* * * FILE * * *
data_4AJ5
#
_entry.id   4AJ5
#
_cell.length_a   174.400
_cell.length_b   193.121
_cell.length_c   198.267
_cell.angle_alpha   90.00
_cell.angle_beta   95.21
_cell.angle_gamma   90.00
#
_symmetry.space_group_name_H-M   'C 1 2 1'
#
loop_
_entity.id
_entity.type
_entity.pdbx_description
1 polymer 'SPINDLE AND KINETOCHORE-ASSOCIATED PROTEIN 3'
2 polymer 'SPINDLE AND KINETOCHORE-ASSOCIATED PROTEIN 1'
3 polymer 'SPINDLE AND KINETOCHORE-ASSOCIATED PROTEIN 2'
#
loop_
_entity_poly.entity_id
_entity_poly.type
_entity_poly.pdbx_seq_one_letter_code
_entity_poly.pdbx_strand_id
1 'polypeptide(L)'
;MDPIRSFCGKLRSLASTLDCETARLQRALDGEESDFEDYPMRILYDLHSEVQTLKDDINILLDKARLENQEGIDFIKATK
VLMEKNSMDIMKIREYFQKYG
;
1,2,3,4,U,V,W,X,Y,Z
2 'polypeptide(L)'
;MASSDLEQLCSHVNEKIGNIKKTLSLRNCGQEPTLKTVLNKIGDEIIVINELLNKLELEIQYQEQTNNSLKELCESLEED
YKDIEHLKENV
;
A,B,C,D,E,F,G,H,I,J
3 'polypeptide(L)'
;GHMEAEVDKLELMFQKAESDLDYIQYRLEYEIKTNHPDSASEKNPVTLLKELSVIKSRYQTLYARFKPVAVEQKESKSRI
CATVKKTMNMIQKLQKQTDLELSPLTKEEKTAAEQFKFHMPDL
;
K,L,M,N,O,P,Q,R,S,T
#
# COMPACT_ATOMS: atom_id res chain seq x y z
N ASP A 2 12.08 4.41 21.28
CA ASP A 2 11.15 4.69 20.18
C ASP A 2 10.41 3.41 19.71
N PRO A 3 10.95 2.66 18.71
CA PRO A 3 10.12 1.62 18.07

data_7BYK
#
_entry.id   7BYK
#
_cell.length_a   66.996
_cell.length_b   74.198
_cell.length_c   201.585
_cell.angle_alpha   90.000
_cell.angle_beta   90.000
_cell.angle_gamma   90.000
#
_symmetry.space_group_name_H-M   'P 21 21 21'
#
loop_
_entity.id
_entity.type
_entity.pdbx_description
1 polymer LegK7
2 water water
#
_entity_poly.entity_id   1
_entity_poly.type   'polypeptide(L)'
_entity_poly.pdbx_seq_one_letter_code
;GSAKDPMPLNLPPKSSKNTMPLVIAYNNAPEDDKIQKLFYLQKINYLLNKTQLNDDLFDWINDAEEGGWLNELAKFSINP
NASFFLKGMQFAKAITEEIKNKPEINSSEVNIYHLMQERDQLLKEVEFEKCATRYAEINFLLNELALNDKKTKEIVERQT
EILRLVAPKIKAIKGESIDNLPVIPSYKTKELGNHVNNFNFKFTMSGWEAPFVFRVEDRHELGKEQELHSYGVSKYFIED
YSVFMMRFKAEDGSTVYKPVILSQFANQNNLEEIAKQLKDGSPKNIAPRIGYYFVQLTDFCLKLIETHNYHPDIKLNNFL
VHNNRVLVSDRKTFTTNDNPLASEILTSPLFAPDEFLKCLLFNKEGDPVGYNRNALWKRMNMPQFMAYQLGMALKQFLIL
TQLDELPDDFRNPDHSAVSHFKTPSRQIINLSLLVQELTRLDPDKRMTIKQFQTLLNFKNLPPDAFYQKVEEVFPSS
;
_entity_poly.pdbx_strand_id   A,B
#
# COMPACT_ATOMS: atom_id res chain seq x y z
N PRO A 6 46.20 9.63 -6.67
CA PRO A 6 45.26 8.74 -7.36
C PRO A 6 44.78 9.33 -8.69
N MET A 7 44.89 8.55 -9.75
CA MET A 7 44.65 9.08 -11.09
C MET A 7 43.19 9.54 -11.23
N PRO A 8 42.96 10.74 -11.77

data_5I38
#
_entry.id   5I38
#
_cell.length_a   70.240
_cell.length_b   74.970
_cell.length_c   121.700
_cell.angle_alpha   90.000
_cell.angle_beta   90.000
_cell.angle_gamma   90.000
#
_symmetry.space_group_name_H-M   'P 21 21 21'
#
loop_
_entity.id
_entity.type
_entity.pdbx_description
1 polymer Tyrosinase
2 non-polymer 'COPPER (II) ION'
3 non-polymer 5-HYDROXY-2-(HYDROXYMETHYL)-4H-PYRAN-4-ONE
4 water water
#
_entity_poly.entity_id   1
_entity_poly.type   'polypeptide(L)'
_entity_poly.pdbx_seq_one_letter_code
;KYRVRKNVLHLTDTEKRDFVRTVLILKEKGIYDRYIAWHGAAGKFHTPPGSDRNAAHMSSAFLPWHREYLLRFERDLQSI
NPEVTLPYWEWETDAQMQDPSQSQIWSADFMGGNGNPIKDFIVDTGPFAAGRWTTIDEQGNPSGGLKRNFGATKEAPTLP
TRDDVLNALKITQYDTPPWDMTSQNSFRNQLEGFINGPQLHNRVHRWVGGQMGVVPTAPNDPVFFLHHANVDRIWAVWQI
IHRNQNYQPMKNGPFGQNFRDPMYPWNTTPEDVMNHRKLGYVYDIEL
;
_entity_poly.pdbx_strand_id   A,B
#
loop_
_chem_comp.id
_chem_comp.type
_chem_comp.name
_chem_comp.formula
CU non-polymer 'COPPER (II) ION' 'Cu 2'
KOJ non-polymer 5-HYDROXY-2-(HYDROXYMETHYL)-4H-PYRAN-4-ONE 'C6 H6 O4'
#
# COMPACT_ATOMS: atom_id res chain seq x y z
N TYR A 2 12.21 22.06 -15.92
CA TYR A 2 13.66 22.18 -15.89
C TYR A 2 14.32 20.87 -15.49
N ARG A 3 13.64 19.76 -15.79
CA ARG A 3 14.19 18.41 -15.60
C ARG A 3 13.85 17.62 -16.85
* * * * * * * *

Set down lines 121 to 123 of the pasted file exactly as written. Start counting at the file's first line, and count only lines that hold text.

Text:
loop_
_chem_comp.id
_chem_comp.type